Country music star Dolly Parton 'heartbroken' over deadly wildfires
Country music star Dolly Parton says she is "heartbroken" over wildfires that have killed three people and injured 14 near her Tennessee resort.
Mandatory evacuations are under way around Gatlinburg as wildfires have set hundreds of buildings ablaze.
The fires threaten Dollywood, a theme park owned by Parton, and an aquarium housing thousands of animals.
Several southern states are battling wind-fuelled wildfires after months of drought.
"I have been watching the terrible fires in the Great Smoky Mountains and I am heartbroken," Parton said.
"I am praying for all the families affected by the fire and the firefighters who are working so hard to keep everyone safe."
Dollywood, in the mountain town of Pigeon Forge, has evacuated guests from some of its properties, with several cabins and vacation structures being damaged, a spokesman said.
Parton, 70, had appeared in a public service advertisement on Sunday, asking people nearby to take steps to prevent spreading the fire.
Sevier County Mayor Larry Waters confirmed on Tuesday afternoon that three people had died, but he did not provide further details.
The conflagration in the foothills of the Great Smoky Mountains was being spread by winds gusting over 80mph (128km/h).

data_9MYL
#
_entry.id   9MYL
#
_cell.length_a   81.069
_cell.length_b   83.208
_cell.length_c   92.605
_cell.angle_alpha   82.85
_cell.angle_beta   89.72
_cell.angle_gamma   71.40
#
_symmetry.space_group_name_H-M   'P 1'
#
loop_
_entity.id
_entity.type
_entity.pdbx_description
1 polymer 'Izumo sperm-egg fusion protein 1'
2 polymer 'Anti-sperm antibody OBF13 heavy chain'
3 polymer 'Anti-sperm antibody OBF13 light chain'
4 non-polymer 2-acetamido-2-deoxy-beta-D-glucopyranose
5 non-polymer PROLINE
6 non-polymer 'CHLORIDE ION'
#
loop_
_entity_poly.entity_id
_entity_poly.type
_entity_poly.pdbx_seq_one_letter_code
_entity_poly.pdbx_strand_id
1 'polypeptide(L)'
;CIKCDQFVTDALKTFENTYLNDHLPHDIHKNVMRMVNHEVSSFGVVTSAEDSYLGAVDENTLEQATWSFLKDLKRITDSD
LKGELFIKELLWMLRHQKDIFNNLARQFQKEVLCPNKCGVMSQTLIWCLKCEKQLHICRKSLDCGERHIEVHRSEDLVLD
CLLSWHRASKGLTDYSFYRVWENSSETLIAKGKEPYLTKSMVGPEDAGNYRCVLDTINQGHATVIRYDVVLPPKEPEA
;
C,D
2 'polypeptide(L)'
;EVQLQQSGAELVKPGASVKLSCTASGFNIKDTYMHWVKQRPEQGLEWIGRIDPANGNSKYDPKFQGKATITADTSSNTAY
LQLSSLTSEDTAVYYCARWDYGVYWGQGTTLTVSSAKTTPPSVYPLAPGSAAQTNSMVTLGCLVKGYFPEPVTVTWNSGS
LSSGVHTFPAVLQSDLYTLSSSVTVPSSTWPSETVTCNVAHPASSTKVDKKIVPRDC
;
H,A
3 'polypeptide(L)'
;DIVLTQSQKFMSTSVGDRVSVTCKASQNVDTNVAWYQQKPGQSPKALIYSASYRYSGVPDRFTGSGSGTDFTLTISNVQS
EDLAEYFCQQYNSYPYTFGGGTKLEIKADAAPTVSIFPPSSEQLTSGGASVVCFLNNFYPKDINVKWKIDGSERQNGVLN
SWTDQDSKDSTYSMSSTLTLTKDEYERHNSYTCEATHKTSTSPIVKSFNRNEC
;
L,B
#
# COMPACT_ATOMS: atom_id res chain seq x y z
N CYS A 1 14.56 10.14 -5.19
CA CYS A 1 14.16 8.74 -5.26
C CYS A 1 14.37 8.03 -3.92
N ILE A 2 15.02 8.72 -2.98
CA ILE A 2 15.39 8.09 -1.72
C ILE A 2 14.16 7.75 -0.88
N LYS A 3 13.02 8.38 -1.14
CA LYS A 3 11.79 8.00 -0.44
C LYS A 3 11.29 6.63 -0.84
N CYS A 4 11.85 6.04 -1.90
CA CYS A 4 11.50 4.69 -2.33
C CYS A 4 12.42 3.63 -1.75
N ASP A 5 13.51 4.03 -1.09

National Guard troops began arriving early on Tuesday morning to help battle the blaze.
Thousands of people have been evacuated so far.
The Great Smoky Mountains National Park sent out warnings on social media to avoid the area.
There is concern for more than 10,000 animals at an aquarium in Gatlinburg after all employees were evacuated.
The building is still standing, but "workers are anxious to return to check on the animals", the general manager of Ripley's Aquarium of the Smokies, Ryan DeSears, told local media.
Facebook has activated its safety check feature.
A new storm system is predicted to bring high winds, which authorities say could topple dead trees and pose a threat to firefighters.
But the rainfall due to come with the weather system is not expected to end the drought.
"It's way too early to say, 'yes, this drought is over,'" said Mark Svoboda, director of the National Drought Mitigation Center in Nebraska.
"Does it put a dent in it? Yes, but we have a long ways to go."
Neighbouring Georgia as well as North and South Carolina are battling wildfires, too.